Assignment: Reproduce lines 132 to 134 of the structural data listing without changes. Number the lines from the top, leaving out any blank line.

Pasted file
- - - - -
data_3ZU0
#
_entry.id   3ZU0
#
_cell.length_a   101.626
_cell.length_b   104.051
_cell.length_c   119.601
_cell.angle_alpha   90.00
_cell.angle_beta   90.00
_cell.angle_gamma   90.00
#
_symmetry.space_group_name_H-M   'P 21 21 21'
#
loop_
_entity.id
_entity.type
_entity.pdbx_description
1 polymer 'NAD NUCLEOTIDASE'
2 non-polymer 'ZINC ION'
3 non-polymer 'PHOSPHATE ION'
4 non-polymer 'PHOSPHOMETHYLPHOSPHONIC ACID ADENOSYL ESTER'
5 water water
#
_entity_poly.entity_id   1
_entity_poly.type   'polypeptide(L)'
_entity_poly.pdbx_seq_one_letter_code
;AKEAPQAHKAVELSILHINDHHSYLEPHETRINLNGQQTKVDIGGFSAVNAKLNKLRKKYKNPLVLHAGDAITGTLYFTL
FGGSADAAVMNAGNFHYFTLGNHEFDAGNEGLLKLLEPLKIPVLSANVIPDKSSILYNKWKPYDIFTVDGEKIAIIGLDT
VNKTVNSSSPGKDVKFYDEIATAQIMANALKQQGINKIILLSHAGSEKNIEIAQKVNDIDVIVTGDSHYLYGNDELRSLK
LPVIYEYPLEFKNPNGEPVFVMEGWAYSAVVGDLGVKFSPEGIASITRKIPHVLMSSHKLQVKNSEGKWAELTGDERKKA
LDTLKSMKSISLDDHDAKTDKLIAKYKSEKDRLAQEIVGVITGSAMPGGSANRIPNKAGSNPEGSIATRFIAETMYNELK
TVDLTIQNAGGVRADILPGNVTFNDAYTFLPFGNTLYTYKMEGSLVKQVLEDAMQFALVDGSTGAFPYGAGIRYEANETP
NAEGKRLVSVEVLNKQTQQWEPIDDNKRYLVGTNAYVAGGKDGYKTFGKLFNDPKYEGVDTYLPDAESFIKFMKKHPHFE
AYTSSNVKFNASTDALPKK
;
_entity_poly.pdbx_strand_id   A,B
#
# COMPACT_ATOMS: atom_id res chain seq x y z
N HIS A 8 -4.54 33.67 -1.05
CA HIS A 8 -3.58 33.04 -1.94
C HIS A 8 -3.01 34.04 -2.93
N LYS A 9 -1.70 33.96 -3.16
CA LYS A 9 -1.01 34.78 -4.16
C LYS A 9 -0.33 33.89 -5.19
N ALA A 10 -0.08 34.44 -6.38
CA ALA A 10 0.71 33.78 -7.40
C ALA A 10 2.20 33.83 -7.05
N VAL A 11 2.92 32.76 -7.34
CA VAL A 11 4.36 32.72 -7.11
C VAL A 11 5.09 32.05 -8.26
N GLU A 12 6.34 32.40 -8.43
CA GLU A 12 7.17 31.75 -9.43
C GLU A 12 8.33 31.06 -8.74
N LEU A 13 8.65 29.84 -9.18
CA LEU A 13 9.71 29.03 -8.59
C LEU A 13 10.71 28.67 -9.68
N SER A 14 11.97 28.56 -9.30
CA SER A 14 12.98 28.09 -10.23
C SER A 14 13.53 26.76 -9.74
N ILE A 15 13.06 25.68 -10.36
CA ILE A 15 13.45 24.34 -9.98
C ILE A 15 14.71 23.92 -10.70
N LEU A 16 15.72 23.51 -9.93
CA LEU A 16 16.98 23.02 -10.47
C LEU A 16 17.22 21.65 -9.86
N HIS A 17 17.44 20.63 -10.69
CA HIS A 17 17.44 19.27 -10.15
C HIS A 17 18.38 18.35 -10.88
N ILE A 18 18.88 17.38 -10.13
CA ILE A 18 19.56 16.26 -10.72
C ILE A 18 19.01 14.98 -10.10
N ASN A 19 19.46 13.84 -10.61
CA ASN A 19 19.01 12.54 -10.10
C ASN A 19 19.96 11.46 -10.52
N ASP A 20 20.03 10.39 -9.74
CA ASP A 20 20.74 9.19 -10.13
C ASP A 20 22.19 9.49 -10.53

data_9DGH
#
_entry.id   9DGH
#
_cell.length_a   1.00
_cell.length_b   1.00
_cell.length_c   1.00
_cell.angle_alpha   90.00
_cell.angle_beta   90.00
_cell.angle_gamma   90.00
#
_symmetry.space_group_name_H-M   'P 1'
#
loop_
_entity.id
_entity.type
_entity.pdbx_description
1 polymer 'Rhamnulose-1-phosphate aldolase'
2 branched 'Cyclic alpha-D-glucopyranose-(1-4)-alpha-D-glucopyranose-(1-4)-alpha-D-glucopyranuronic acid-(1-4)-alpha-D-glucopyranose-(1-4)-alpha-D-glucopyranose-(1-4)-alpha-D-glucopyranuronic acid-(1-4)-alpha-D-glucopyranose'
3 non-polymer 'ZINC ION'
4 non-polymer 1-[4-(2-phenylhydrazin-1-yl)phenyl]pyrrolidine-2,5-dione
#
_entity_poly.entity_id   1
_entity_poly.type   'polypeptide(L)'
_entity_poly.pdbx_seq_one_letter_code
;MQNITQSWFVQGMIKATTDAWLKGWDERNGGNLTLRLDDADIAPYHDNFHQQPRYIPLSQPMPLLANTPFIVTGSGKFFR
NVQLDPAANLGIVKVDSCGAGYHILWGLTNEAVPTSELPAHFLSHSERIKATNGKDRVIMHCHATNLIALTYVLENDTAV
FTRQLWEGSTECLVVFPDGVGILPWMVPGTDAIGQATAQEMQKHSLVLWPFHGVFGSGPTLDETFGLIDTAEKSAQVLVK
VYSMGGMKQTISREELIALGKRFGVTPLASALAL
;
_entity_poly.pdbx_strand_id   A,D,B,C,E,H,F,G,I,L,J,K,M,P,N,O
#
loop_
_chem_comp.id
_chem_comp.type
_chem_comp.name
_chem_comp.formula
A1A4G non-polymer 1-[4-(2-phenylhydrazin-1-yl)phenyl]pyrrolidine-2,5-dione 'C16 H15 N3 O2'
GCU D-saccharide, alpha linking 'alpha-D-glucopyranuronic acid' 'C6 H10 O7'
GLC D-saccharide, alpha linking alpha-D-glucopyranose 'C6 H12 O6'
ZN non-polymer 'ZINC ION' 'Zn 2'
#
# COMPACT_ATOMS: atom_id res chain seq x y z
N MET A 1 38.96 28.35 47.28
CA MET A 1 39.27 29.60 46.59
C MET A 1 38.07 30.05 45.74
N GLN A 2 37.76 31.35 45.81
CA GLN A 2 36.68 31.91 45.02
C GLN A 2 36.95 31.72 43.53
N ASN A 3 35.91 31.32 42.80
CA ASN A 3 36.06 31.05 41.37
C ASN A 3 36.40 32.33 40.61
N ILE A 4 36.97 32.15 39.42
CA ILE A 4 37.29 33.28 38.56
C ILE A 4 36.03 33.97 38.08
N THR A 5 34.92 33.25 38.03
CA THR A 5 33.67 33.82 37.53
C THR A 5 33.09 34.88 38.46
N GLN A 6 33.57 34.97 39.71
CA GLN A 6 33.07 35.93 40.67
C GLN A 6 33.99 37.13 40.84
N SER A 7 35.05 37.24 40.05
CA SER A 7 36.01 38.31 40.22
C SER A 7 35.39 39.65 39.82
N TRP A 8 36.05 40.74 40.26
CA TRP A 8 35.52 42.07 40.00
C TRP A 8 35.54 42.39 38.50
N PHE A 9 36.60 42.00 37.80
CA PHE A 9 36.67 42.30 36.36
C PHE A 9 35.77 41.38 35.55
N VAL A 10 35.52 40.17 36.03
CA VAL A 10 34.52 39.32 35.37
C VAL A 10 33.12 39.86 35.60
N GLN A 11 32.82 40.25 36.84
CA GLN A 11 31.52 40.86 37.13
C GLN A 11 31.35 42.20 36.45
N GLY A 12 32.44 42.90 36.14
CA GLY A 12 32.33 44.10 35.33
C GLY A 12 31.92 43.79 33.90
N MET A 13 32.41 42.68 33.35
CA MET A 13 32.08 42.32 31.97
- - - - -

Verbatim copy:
C ILE A 4 36.03 33.97 38.08
N THR A 5 34.92 33.25 38.03
CA THR A 5 33.67 33.82 37.53